Learn which plants thrive in your Hardiness Zone with our new interactive map!

What Fertilizer Should Be Put Down in Spring?

By Joshua Roberts ; Updated September 21, 2017

Lush, green grass is one of the hallmarks of modern landscaping. With very few exceptions, there is no way to achieve a truly green, weed-free lawn without the use of fertilizers. While there is no one-size-fits-all fertilizer for every climate and grass type, a few general principles will help the lawn enthusiast achieve the best possible results.

Spring Fertilizing

Fertilizing in spring is essential to setting the stage for healthy growth throughout the growing season. There are hundreds of different fertilizers available to you when you go to purchase a spring fertilizer. However, a little knowledge and planning should help you select a suitable product for your particular yard.

Granular or Liquid Fertilizer

Fertilizers come in two forms: liquid and granular. Liquid fertilizers are fast-acting. They are quickly absorbed, and typically require application every two to three weeks. Granular fertilizers, on the other hand, can last anywhere from four to 12 weeks. Consider your own lawn; do you have well-established grass that you are simply nurturing, or have you recently planted grass that needs a quick jolt of energy to take off?

When to Apply and What

Greenview fertilizer states that, “The best time to apply fertilizer in spring is when soil temperatures have warmed and the grass plant is actively growing”. The site recommends a “weed-and-feed” fertilizer to stave off weeds before they get started. This will ensure that your grass gets a head start against competing weeds on nutrients and root establishment before the summer months when it needs as many resources as possible.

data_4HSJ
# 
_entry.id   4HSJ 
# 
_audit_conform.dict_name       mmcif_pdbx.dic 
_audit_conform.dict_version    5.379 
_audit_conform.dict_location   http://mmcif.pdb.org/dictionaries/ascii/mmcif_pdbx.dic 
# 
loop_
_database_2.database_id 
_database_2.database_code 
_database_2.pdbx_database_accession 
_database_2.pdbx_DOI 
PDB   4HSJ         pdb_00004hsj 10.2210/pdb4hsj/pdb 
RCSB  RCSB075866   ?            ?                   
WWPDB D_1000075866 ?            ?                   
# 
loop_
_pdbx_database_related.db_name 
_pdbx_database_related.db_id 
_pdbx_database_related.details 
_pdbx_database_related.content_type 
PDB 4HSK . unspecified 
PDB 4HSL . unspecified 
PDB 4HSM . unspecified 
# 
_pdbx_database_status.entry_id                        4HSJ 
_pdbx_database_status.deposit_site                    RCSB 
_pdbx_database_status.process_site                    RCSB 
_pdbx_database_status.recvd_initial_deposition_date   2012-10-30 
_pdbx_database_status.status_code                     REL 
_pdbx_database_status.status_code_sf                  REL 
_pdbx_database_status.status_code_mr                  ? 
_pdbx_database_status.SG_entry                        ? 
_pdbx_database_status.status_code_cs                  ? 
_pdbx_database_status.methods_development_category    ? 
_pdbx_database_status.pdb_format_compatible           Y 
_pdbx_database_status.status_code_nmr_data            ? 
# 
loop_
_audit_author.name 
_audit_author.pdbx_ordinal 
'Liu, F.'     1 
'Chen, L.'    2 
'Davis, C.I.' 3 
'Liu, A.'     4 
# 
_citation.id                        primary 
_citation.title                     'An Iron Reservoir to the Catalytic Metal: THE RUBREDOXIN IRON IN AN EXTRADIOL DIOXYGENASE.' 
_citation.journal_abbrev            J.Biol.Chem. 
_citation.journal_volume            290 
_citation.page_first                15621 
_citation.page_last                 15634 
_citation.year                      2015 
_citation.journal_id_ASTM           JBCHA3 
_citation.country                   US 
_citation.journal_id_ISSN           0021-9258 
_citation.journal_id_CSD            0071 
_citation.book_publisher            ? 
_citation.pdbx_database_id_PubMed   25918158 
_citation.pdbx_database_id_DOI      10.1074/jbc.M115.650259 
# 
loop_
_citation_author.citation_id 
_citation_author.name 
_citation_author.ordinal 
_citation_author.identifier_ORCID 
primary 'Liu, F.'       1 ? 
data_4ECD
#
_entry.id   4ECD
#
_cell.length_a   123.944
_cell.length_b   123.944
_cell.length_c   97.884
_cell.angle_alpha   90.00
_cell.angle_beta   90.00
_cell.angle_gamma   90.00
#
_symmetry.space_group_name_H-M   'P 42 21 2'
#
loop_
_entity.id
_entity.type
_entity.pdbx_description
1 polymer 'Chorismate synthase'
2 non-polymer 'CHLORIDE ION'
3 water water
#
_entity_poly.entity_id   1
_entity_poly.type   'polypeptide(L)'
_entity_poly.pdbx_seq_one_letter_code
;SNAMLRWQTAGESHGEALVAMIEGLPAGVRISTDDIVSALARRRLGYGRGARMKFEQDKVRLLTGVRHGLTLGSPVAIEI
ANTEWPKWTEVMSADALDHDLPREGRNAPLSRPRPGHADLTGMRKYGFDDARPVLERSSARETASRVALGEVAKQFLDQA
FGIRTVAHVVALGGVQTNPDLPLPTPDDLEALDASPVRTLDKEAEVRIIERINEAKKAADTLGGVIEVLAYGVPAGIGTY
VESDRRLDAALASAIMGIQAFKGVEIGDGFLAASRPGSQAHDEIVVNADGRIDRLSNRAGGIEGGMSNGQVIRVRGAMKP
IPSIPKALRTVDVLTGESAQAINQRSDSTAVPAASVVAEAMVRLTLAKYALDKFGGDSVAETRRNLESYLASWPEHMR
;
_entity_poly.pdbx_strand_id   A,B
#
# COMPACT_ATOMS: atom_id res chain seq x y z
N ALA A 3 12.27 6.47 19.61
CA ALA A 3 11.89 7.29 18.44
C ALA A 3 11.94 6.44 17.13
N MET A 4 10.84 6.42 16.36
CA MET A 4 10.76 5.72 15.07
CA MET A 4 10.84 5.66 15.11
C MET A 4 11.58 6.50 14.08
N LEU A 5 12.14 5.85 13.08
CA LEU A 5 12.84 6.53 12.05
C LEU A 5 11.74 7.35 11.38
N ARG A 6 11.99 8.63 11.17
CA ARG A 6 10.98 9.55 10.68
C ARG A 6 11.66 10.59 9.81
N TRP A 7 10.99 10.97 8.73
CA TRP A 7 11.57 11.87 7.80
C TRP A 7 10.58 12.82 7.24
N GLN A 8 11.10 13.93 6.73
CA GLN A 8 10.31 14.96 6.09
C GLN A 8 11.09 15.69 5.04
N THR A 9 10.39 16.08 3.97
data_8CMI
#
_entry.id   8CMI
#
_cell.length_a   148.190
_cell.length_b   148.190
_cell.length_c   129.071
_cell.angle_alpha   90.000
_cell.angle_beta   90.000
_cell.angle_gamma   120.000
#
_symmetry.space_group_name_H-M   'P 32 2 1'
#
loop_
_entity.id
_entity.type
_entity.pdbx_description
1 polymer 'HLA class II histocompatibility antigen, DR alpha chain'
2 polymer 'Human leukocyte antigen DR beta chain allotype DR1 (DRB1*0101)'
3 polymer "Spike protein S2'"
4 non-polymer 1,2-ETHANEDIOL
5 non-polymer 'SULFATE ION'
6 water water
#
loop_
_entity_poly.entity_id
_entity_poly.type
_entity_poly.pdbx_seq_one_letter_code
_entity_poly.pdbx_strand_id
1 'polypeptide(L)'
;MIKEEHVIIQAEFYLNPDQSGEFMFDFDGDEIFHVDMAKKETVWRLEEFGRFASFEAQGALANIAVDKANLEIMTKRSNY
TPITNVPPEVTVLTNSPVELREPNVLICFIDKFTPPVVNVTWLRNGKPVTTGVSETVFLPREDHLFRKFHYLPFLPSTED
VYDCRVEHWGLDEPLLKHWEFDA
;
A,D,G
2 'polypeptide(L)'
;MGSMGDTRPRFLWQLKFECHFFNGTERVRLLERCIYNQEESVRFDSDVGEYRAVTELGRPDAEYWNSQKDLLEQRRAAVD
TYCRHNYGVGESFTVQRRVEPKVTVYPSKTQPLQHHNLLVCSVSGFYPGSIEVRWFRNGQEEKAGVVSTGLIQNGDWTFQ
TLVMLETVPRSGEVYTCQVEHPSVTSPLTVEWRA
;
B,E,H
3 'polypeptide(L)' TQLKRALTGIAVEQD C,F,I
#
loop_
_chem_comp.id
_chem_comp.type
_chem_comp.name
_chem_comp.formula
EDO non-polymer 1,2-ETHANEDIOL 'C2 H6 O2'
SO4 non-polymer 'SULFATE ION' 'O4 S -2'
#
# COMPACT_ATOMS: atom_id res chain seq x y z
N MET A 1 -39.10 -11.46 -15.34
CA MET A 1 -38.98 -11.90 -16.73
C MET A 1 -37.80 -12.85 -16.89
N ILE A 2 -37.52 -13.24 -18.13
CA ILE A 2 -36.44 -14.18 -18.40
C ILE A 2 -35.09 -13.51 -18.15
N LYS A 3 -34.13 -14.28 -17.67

Promote Root Growth

In addition to getting a weed and feed fertilizer in the right form for your yard, Lawncare.net recommends that, “the spring lawn fertilizer you choose should include less nitrogen and more phosphorous to promote strong and healthy roots.” Remember, spring fertilization is all about giving your grass a chance to extend roots deep into the soil in preparation for summer. To find a fertilizer lower in nitrogen and higher in phosphorous, look at the label on the package. All fertilizers will have a label with three numbers separated by dashes. Lowe's notes that these refer to the percentage amounts of nitrogen, phosphorous and potash. In spring, look for a lower first number and higher second.

Consult an Expert At Your Local Store

Knowing these basic benchmarks for a good spring fertilizer will help you get your money's worth out of the spring lawn care effort. There will be countless manufacturers of spring fertilizers that meet your criteria; be willing to enlist the advice of your local garden center expert when choosing between brands. Regardless of brand, the best spring fertilizers will block weeds and foster root growth. Whether you choose liquid or granular will depend on the strength of your particular lawn.